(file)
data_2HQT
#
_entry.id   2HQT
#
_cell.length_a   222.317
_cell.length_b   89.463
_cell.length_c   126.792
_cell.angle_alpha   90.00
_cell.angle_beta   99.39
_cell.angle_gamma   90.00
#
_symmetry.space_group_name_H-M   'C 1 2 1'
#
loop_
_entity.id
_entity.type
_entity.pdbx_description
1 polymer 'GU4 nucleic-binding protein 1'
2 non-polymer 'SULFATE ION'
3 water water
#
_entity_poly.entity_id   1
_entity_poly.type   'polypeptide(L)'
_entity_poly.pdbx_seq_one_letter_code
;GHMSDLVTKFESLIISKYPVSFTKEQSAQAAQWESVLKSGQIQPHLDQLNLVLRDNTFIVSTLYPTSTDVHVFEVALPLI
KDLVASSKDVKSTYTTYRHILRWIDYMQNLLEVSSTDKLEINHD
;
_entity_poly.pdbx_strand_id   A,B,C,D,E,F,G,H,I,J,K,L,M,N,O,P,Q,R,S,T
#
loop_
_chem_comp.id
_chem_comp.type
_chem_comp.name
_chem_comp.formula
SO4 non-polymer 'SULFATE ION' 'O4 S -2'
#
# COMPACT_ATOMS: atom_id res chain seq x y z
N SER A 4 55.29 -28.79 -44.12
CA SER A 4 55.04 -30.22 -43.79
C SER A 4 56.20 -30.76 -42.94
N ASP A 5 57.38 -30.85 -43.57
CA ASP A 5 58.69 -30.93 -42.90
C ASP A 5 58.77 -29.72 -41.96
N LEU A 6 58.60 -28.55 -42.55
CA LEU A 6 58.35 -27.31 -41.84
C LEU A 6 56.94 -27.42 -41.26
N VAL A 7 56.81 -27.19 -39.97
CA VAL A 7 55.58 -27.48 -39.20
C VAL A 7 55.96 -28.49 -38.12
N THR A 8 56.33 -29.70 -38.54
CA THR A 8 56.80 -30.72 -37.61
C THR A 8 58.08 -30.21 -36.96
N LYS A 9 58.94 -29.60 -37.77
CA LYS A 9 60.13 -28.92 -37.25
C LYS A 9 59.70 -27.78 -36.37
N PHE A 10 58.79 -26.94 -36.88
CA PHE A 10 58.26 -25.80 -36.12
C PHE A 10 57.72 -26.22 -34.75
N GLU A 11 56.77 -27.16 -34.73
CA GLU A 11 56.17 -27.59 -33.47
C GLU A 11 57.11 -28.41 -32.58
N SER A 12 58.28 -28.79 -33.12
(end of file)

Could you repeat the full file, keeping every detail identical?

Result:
data_2HQT
#
_entry.id   2HQT
#
_cell.length_a   222.317
_cell.length_b   89.463
_cell.length_c   126.792
_cell.angle_alpha   90.00
_cell.angle_beta   99.39
_cell.angle_gamma   90.00
#
_symmetry.space_group_name_H-M   'C 1 2 1'
#
loop_
_entity.id
_entity.type
_entity.pdbx_description
1 polymer 'GU4 nucleic-binding protein 1'
2 non-polymer 'SULFATE ION'
3 water water
#
_entity_poly.entity_id   1
_entity_poly.type   'polypeptide(L)'
_entity_poly.pdbx_seq_one_letter_code
;GHMSDLVTKFESLIISKYPVSFTKEQSAQAAQWESVLKSGQIQPHLDQLNLVLRDNTFIVSTLYPTSTDVHVFEVALPLI
KDLVASSKDVKSTYTTYRHILRWIDYMQNLLEVSSTDKLEINHD
;
_entity_poly.pdbx_strand_id   A,B,C,D,E,F,G,H,I,J,K,L,M,N,O,P,Q,R,S,T
#
loop_
_chem_comp.id
_chem_comp.type
_chem_comp.name
_chem_comp.formula
SO4 non-polymer 'SULFATE ION' 'O4 S -2'
#
# COMPACT_ATOMS: atom_id res chain seq x y z
N SER A 4 55.29 -28.79 -44.12
CA SER A 4 55.04 -30.22 -43.79
C SER A 4 56.20 -30.76 -42.94
N ASP A 5 57.38 -30.85 -43.57
CA ASP A 5 58.69 -30.93 -42.90
C ASP A 5 58.77 -29.72 -41.96
N LEU A 6 58.60 -28.55 -42.55
CA LEU A 6 58.35 -27.31 -41.84
C LEU A 6 56.94 -27.42 -41.26
N VAL A 7 56.81 -27.19 -39.97
CA VAL A 7 55.58 -27.48 -39.20
C VAL A 7 55.96 -28.49 -38.12
N THR A 8 56.33 -29.70 -38.54
CA THR A 8 56.80 -30.72 -37.61
C THR A 8 58.08 -30.21 -36.96
N LYS A 9 58.94 -29.60 -37.77
CA LYS A 9 60.13 -28.92 -37.25
C LYS A 9 59.70 -27.78 -36.37
N PHE A 10 58.79 -26.94 -36.88
CA PHE A 10 58.26 -25.80 -36.12
C PHE A 10 57.72 -26.22 -34.75
N GLU A 11 56.77 -27.16 -34.73
CA GLU A 11 56.17 -27.59 -33.47
C GLU A 11 57.11 -28.41 -32.58
N SER A 12 58.28 -28.79 -33.12